Field Drug Tests and False Positives: A Waste of Time or a Necessary Evil?

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Field tests are commonly used by law enforcement in Las Vegas, a quick way for police officers to drop a substance suspected of being an illegal drug (especially methamphetamine, cocaine, and heroin) into a solution and see if it changes to a color that indicates that it is in fact an illicit substance and grounds for search, seizure, and arrest.

There is some concern, however, that these kits are generating an untold number of false positives. A 2014 report that was submitted to the US Department of Justice by the Metro Police Department outlined how the tests can generate false positives, according to the Las Vegas Review-Journal. In some cases, legal substances were found to create the same colors in the test that indicate illegal substances and sometimes officers in the field misinterpreted the results. Though there may be other options available, the police department in Las Vegas continues to use these tests.

Field Drug Tests and False Positives

It is not an insignificant issue. There were 5,000 drug arrests made in 2015 by the Metro Police Department and 4,600 people were convicted based on the charges brought using the test results as evidence. Though there is no way to know how many of those were based on inaccurate test results, there is a concern that too many innocent people are going to jail.

Though there has been some push to stop using the tests for suspected cocaine and methamphetamine possession, there has been no movement on that front. Many are concerned that accepting these potentially faulty tests as the status quo may be harming individuals.

Why the Concern?

In Houston, prosecutors keep the evidence even after a person pleads guilty to a charge. In 300 cases, retesting of the field test results found that the initial positive results were false. That means that 300 people spent time in jail when they did not have to, many of whom had to live with felony convictions that marred their prospects and destroyed their lives simply because they pleaded guilty based on the evidence that a police officer presented to the court. As a result, the district attorney in Houston’s jurisdiction will no longer allow for guilty pleas in cases that are based on field test results. Instead, the crime lab must confirm any and all drug evidence taken in the field before it can be used in court in pursuit of a conviction.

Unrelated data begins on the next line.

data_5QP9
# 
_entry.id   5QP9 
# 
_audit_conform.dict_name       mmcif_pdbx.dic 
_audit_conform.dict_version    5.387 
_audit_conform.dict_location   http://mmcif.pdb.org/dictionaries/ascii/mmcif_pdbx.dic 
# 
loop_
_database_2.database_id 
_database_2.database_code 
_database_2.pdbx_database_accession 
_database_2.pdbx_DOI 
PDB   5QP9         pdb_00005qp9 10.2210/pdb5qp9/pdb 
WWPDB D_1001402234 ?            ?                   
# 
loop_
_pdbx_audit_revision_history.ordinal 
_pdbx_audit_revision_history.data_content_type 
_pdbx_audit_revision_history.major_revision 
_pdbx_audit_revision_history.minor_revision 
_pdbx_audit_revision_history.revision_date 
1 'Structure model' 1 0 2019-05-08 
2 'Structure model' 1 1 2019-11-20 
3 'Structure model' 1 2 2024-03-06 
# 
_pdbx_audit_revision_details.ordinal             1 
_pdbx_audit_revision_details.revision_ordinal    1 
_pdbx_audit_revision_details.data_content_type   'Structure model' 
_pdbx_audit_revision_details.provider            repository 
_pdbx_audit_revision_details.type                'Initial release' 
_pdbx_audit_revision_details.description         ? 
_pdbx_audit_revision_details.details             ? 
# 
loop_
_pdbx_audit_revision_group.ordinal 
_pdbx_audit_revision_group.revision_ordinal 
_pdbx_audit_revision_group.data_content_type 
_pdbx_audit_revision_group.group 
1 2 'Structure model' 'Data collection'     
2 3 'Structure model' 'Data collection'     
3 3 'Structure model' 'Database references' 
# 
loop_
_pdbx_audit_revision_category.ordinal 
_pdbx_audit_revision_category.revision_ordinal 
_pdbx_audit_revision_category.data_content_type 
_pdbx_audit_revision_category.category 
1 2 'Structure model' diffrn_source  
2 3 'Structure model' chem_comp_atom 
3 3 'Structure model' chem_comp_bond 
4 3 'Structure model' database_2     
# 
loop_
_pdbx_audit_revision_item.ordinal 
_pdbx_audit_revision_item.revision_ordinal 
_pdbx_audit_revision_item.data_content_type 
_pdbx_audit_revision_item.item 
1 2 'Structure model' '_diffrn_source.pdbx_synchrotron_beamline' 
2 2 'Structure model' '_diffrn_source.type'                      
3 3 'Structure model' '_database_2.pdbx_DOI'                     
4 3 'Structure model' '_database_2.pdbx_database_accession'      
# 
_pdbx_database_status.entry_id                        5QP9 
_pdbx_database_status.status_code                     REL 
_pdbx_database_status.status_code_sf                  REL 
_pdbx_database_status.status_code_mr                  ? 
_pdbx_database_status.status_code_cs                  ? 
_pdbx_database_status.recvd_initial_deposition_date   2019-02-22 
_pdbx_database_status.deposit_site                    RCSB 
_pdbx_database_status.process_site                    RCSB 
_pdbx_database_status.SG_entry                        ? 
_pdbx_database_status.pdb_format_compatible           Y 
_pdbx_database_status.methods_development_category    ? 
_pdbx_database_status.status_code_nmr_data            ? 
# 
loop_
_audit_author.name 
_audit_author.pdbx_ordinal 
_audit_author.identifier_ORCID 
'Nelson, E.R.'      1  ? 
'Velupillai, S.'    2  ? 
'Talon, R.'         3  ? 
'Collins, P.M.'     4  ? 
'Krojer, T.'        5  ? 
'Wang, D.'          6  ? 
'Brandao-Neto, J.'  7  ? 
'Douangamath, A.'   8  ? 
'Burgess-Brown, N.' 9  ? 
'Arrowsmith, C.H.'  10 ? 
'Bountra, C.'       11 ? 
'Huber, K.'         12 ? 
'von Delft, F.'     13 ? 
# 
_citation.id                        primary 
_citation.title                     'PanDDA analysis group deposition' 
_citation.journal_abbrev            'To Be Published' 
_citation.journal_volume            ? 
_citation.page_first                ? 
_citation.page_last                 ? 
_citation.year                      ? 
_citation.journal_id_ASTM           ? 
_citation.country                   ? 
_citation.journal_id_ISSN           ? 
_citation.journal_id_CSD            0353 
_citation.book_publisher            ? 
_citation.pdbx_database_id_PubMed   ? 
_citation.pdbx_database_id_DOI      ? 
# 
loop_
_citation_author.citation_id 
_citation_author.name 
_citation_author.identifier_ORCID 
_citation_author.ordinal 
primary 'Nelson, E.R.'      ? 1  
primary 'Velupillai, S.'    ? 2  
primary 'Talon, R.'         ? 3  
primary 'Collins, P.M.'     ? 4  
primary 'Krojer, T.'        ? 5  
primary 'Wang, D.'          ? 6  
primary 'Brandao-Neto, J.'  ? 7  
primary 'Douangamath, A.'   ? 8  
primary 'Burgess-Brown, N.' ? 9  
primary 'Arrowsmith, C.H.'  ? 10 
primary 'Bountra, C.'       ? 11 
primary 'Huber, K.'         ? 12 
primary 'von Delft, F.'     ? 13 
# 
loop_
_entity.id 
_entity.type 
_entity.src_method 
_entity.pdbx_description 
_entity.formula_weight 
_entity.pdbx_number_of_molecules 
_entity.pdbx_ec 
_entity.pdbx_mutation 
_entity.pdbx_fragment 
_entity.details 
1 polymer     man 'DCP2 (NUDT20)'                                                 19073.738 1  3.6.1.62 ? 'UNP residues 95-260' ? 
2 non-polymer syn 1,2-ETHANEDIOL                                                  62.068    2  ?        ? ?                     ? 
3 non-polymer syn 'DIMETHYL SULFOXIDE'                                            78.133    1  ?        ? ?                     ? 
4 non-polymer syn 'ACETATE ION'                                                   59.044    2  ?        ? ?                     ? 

The concern is that this is happening in Las Vegas with disastrous results due to the strict nature of Las Vegas drug laws. For instance, those who are accused of having even four grams of cocaine, methamphetamine, or heroin in their possession may also be charged with drug trafficking in addition to drug possession and therefore face even longer jail terms. Comparatively, federal law states that possession of 50 grams of methamphetamine, 100 grams of heroin, or 500 grams of cocaine may be charged with trafficking – and bail jumps from $5,000 to $20,000 with the increased charge.

Additionally, prosecutors are in no hurry to retest specimens, leaving people accused of drug possession in jail longer awaiting trial. For this reason, and because police and prosecutors often work hard to convince judges of the reliability of these tests, many choose to take a plea deal, accepting the punishment that comes because it is lesser than the prospective sentence after going to trial and being found guilty. In fact, many have reported that public defenders tend to encourage people to take the plea deal rather than push for retesting. It may be due in part to the huge caseload that each and every one faces – 200+ cases each, on average. Or it may be that they expect that most people are guilty and wait for the “offender” to push back and demand retesting to fight the charge if they are sure they are innocent. Unfortunately, it puts those who are innocent of all charges, but with no money to post bail in order to escape waiting in jail for sentencing, in the position of seeking the easiest way out of a bad situation.

Further Evidence That Addiction Is not a Crime

The problems with field testing are just some of the many issues in the drug arrest and sentencing arena. Many feel that addiction, characterized by possession of an illegal substance, is not a crime and that it is not effective to attempt to manage the problem through incarceration and legal punishments. With mandatory treatment rather than minimum prison terms, Las Vegas could see a true shift in court cases and an increase in people turning their lives around rather than struggling even more after arrest.

What do you think? How should Las Vegas address the issues of false positives and the need for treatment for substance use disorders?

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